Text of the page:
Anyone who’s heard the title of this film more than once knows the two words that come after it, so when I sat down to watch it earlier this week, I was worried that it would be ruined by knowing the secret from the outset. But though the famous reveal is endlessly quotable, it almost seems anticlimactic compared to the horrifying dystopia that precedes it.
The dimly lit (by power generated via exercise bike) apartment Charlton Heston (as a police detective who dresses more like the missing Dockworker Village Person) shares with an old man named Sol seems like a palace compared to how most people apparently live. It’s squalid and small, but at least it contains shelves full of books and there’s room to move around, shave, get dressed. Outside, he has to pick his way over people sleeping on the stairs, so numerous and tightly packed that he can barely find room to step. The world is overpopulated, the streets are teeming with people, and the majority of them are hungry, so they’re reliant on rationing of small food tablets, somewhere in between soda crackers, fig bars, and communion wafers. In Blade Runner real animals are scarce; in Soylent Green it’s real food that’s scarce, so that a tiny jar of strawberry jam or even a leaf of real lettuce seems like the most exotic of delicacies.
But of course there’s still a rich upper class that live in glorious apartments, decorated in 1973’s best idea of what luxury would look like in the future (it works for me, but then I dig the 70s), and often equipped with beautiful concubines who are part of the rental package and referred to disparagingly as “furniture.” And when one of these rich men who seems to know too much is brutally murdered, Thorn (Heston) is determined to solve the murder, kicking off the investigation that eventually leads him to that climactic reveal. Along the way there’s plenty to appreciate in terms of details about how this society works (or doesn’t), with food riots, assisted suicide centers, and a climate of deprivation so drastic that Thorn is sold on an evening of lovemaking with a beautiful woman only when he learns they’ll be able to take a real shower with actual hot water.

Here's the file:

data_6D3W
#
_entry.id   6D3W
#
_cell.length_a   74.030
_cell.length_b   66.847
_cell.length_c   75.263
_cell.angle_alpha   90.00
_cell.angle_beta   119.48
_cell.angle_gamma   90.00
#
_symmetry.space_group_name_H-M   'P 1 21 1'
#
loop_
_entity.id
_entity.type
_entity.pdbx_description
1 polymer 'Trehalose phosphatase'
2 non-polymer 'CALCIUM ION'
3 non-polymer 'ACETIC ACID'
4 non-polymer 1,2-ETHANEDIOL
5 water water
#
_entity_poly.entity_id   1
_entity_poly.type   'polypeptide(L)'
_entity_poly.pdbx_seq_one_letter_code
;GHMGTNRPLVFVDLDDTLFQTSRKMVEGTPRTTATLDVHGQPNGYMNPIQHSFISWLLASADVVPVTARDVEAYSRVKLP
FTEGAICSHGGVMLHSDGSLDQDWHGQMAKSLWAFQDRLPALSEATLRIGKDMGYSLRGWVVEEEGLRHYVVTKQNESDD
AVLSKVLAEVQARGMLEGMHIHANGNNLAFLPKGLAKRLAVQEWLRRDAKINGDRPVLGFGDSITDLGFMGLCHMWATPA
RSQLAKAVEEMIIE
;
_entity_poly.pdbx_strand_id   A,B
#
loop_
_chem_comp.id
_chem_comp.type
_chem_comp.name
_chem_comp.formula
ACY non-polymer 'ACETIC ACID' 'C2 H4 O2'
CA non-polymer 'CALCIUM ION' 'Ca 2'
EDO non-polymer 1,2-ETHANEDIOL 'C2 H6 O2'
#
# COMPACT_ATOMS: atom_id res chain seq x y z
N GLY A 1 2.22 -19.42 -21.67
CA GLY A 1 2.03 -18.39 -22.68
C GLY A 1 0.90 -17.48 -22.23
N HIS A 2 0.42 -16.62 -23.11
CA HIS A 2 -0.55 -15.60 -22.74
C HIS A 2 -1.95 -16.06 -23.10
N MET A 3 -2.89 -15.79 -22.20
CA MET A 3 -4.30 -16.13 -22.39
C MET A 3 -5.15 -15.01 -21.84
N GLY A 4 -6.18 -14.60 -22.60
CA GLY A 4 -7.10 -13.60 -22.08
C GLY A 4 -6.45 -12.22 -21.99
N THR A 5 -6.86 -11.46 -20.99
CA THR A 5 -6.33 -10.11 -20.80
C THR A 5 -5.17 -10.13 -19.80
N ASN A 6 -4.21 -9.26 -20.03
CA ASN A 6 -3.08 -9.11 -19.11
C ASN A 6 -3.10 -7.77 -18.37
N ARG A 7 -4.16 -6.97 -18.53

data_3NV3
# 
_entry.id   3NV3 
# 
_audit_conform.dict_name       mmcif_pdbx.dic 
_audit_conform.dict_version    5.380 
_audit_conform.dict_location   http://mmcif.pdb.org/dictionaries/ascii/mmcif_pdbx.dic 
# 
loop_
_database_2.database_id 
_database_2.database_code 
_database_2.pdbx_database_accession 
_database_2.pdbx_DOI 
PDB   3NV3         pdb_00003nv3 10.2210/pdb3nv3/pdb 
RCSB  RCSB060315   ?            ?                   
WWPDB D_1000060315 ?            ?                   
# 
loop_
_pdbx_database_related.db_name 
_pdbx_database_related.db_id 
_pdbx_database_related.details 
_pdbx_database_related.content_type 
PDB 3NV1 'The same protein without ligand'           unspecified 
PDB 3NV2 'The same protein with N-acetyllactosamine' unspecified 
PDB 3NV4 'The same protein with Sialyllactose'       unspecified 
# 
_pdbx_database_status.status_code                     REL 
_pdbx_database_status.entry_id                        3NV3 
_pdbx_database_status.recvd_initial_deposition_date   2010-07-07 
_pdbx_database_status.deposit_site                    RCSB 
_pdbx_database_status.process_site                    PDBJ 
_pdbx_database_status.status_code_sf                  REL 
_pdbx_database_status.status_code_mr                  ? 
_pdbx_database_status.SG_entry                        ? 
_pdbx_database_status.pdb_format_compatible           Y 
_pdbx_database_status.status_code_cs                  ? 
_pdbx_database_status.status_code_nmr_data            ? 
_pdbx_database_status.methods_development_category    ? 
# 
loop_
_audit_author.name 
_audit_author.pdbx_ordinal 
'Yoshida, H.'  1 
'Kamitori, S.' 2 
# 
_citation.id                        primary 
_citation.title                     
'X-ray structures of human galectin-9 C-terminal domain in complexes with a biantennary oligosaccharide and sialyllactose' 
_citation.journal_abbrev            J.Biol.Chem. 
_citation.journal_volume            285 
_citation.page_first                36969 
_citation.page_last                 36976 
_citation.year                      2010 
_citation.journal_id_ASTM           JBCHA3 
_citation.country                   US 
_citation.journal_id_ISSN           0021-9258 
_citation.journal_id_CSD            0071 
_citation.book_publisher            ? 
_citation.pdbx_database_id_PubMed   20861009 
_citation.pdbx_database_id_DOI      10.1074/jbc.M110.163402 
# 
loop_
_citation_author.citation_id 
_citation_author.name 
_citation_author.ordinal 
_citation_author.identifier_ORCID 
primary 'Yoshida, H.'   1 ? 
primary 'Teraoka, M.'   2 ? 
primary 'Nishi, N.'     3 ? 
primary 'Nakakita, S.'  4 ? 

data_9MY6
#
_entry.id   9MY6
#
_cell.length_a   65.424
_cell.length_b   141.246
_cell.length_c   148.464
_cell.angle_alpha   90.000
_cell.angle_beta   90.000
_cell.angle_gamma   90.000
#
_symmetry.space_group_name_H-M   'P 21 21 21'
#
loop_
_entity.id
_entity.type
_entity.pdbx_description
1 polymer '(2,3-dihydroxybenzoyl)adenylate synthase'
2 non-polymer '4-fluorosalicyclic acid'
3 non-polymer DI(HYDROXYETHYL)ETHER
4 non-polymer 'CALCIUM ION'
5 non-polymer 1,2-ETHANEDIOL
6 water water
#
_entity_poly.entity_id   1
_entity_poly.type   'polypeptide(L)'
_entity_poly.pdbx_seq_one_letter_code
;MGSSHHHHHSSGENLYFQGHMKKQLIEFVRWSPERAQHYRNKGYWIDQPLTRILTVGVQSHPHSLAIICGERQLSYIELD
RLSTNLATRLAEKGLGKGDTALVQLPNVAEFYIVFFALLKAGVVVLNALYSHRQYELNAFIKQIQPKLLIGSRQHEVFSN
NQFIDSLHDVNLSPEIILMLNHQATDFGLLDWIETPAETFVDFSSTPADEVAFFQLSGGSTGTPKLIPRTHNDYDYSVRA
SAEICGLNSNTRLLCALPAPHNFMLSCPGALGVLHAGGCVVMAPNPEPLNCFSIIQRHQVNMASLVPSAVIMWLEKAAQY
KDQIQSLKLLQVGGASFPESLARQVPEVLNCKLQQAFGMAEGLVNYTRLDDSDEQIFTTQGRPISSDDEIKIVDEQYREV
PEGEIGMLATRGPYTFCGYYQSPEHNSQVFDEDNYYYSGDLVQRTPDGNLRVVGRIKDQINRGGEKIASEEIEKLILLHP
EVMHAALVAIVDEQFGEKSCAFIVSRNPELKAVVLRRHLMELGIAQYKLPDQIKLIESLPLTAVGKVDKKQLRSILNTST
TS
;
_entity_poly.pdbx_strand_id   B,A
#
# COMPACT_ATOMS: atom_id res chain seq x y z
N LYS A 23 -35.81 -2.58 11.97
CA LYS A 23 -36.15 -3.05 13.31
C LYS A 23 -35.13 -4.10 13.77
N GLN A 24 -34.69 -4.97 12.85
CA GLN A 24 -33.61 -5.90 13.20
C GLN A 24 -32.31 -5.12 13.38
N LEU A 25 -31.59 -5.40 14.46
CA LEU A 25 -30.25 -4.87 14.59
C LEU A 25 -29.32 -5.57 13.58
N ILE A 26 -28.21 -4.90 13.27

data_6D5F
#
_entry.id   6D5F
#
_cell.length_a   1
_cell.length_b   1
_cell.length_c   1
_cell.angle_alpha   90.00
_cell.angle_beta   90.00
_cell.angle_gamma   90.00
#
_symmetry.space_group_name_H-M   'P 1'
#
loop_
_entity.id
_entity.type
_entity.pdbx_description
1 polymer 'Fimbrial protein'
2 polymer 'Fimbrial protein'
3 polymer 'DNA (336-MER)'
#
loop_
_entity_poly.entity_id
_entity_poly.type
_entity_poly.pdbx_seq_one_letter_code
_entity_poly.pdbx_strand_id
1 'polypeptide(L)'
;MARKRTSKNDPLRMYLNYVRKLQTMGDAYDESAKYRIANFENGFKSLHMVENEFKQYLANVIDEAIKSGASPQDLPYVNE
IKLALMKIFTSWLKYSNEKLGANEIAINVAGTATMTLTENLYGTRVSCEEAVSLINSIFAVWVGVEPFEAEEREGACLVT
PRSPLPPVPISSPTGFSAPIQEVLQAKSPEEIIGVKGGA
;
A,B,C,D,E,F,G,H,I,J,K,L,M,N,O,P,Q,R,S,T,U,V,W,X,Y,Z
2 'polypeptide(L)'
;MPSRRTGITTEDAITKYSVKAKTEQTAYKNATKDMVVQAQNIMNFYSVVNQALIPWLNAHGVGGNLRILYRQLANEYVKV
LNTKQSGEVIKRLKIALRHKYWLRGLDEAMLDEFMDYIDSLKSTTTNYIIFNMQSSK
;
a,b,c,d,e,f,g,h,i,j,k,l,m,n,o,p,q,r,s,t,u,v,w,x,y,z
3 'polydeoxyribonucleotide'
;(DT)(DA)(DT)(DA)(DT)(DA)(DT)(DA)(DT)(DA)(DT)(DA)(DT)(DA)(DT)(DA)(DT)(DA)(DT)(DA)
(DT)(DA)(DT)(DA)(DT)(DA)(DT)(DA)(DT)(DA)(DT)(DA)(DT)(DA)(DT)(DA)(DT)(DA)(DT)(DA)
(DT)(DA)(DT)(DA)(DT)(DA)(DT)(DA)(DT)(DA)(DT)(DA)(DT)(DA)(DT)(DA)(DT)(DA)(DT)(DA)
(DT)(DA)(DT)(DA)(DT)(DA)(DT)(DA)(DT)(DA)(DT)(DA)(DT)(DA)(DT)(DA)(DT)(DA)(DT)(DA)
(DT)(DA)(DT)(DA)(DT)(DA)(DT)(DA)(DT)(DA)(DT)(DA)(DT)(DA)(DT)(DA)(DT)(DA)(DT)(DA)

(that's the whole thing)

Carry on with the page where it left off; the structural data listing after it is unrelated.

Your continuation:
It seems as though this type of science fiction film — intelligent, socially relevant, adult — all but disappeared for a decade or two after Star Wars. As much as I loved Star Wars as a kid (and, to a lesser degree, now), I’m not sure it was a good trade.